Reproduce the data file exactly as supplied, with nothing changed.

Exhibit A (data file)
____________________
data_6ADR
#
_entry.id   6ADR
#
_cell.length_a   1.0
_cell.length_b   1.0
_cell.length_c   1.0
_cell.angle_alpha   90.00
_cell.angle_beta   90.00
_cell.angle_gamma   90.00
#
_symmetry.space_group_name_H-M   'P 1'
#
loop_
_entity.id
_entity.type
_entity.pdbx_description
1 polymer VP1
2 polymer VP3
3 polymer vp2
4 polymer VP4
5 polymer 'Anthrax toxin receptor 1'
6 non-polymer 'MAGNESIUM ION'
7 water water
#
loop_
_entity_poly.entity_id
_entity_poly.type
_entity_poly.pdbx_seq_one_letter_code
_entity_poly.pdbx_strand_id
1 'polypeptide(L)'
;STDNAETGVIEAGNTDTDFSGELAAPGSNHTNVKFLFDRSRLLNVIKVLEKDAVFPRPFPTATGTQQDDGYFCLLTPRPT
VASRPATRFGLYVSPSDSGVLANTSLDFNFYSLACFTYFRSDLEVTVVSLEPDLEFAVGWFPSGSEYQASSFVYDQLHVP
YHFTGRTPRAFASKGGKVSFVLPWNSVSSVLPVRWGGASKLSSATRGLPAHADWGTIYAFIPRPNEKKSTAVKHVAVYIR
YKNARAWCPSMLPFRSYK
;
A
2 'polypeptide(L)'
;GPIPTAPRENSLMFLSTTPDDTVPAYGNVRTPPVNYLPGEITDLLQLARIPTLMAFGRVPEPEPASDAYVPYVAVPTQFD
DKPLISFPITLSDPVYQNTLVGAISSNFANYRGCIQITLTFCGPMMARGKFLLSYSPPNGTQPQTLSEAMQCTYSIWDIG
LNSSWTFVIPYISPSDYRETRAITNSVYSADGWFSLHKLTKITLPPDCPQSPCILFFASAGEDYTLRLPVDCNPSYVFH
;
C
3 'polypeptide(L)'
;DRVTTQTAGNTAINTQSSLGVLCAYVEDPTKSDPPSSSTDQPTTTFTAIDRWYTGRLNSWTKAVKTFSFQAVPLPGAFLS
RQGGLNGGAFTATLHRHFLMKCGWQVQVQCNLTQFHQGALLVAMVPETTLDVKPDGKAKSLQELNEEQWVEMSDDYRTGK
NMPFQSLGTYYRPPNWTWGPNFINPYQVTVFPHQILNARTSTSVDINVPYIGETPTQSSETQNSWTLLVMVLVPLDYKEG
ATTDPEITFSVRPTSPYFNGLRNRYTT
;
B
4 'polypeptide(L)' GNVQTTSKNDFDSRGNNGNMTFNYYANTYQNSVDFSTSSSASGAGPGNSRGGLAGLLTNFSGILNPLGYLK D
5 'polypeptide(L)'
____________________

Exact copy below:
data_6ADR
#
_entry.id   6ADR
#
_cell.length_a   1.0
_cell.length_b   1.0
_cell.length_c   1.0
_cell.angle_alpha   90.00
_cell.angle_beta   90.00
_cell.angle_gamma   90.00
#
_symmetry.space_group_name_H-M   'P 1'
#
loop_
_entity.id
_entity.type
_entity.pdbx_description
1 polymer VP1
2 polymer VP3
3 polymer vp2
4 polymer VP4
5 polymer 'Anthrax toxin receptor 1'
6 non-polymer 'MAGNESIUM ION'
7 water water
#
loop_
_entity_poly.entity_id
_entity_poly.type
_entity_poly.pdbx_seq_one_letter_code
_entity_poly.pdbx_strand_id
1 'polypeptide(L)'
;STDNAETGVIEAGNTDTDFSGELAAPGSNHTNVKFLFDRSRLLNVIKVLEKDAVFPRPFPTATGTQQDDGYFCLLTPRPT
VASRPATRFGLYVSPSDSGVLANTSLDFNFYSLACFTYFRSDLEVTVVSLEPDLEFAVGWFPSGSEYQASSFVYDQLHVP
YHFTGRTPRAFASKGGKVSFVLPWNSVSSVLPVRWGGASKLSSATRGLPAHADWGTIYAFIPRPNEKKSTAVKHVAVYIR
YKNARAWCPSMLPFRSYK
;
A
2 'polypeptide(L)'
;GPIPTAPRENSLMFLSTTPDDTVPAYGNVRTPPVNYLPGEITDLLQLARIPTLMAFGRVPEPEPASDAYVPYVAVPTQFD
DKPLISFPITLSDPVYQNTLVGAISSNFANYRGCIQITLTFCGPMMARGKFLLSYSPPNGTQPQTLSEAMQCTYSIWDIG
LNSSWTFVIPYISPSDYRETRAITNSVYSADGWFSLHKLTKITLPPDCPQSPCILFFASAGEDYTLRLPVDCNPSYVFH
;
C
3 'polypeptide(L)'
;DRVTTQTAGNTAINTQSSLGVLCAYVEDPTKSDPPSSSTDQPTTTFTAIDRWYTGRLNSWTKAVKTFSFQAVPLPGAFLS
RQGGLNGGAFTATLHRHFLMKCGWQVQVQCNLTQFHQGALLVAMVPETTLDVKPDGKAKSLQELNEEQWVEMSDDYRTGK
NMPFQSLGTYYRPPNWTWGPNFINPYQVTVFPHQILNARTSTSVDINVPYIGETPTQSSETQNSWTLLVMVLVPLDYKEG
ATTDPEITFSVRPTSPYFNGLRNRYTT
;
B
4 'polypeptide(L)' GNVQTTSKNDFDSRGNNGNMTFNYYANTYQNSVDFSTSSSASGAGPGNSRGGLAGLLTNFSGILNPLGYLK D
5 'polypeptide(L)'